Manager to go? Performance dips reconsidered with evidence from Dutch football
This paper examines whether the forced resignation of managers of Dutch football teams leads to an improvement in the results. We find by analysing 12 years of football in the highest Dutch league that forced resignations are preceded by declines in team performance and followed by improvements in performance. However, the improvement in performance after appointing a new manager does not exceed the seasonal average of both the old and new manager. More importantly, using a control group, it turns out that when the manager would not have been forced to resign, performance would have improved more rapidly. We conclude from this that sacking a manager seems to be neither effective nor efficient in terms of improving team performance.
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- James Heckman & Neil Hohmann & Jeffrey Smith & Michael Khoo, 2000.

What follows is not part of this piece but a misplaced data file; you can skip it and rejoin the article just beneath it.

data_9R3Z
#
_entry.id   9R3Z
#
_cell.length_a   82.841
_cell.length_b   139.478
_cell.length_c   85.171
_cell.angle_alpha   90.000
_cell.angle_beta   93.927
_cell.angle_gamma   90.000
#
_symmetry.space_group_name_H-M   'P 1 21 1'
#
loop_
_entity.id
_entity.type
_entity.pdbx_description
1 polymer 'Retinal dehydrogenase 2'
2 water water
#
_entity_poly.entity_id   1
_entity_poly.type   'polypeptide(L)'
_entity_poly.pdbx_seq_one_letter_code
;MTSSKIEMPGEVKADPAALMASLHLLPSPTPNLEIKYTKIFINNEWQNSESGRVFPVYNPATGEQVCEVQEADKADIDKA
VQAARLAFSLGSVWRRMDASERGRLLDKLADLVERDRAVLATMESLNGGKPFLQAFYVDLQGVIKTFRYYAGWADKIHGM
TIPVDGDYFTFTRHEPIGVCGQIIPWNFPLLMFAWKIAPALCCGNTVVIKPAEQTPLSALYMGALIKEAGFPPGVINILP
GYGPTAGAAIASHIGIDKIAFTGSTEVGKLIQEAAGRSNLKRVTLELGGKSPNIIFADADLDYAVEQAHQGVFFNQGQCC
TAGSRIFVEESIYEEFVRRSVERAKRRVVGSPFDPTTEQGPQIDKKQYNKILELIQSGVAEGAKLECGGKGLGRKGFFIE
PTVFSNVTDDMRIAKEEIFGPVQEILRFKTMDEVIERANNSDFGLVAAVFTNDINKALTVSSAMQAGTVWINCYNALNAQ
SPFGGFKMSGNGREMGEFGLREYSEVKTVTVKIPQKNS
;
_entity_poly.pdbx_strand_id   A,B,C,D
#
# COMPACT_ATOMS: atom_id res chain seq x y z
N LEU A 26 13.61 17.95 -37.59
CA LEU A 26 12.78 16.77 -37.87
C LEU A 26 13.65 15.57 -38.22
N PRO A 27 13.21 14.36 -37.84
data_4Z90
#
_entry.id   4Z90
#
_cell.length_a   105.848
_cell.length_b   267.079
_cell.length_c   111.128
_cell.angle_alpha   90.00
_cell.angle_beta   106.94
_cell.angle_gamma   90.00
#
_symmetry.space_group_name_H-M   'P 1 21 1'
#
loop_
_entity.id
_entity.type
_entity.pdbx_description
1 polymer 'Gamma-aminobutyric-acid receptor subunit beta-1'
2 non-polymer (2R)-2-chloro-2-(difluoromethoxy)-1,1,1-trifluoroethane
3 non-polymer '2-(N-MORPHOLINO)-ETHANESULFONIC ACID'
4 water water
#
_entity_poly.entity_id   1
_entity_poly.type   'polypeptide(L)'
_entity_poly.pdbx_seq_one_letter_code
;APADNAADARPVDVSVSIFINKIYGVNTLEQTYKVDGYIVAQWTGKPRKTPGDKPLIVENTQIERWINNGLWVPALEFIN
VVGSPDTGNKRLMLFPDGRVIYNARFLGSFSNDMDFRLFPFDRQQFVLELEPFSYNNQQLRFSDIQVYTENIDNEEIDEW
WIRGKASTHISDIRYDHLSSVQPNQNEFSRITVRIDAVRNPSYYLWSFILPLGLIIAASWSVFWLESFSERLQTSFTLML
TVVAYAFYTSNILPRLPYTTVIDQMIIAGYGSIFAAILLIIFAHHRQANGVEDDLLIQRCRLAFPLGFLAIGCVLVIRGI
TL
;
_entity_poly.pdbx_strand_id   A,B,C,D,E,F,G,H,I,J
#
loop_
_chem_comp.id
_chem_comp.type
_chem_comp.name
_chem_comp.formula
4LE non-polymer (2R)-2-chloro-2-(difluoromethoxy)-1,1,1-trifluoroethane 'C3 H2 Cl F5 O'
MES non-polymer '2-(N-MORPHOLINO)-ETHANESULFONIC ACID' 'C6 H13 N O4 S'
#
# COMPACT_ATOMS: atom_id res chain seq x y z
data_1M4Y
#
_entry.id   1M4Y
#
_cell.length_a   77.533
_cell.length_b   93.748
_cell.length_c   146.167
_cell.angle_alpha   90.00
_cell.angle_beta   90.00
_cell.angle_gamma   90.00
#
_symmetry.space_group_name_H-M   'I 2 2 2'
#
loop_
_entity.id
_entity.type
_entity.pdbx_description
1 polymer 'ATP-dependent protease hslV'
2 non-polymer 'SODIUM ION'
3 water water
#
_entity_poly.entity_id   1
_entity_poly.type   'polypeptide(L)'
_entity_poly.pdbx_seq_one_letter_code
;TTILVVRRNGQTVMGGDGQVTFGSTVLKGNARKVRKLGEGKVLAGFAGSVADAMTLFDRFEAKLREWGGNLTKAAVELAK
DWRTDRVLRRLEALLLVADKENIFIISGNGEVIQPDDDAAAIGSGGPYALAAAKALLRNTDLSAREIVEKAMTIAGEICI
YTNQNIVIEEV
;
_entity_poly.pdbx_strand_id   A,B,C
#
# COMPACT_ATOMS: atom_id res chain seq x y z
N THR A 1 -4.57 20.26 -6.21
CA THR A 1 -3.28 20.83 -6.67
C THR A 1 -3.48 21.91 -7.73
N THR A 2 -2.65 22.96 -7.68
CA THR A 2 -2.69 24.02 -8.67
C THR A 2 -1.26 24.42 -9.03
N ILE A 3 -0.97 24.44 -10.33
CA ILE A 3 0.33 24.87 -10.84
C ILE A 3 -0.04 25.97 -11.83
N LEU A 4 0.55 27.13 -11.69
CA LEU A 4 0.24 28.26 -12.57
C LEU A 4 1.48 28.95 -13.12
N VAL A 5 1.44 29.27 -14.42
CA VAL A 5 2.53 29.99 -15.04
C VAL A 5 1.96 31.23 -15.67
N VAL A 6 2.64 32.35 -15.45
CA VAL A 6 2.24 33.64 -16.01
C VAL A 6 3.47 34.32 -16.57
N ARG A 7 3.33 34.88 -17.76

"Substitution and Dropout Bias in Social Experiments: A Study of an Influential Social Experiment,"
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- James J. Heckman & Jeffrey Smith & Nancy Clements, 1997. "Making The Most Out Of Programme Evaluations and Social Experiments: Accounting For Heterogeneity in Programme Impacts," Review of Economic Studies, Oxford University Press, vol. 64(4), pages 487-535.
- Denis, David J & Denis, Diane K, 1995. " Performance Changes Following Top Management Dismissals," Journal of Finance, American Finance Association, vol. 50(4), pages 1029-57, September.
- Ashenfelter, Orley C, 1978. "Estimating the Effect of Training Programs on Earnings," The Review of Economics and Statistics, MIT Press, vol. 60(1), pages 47-57, February.
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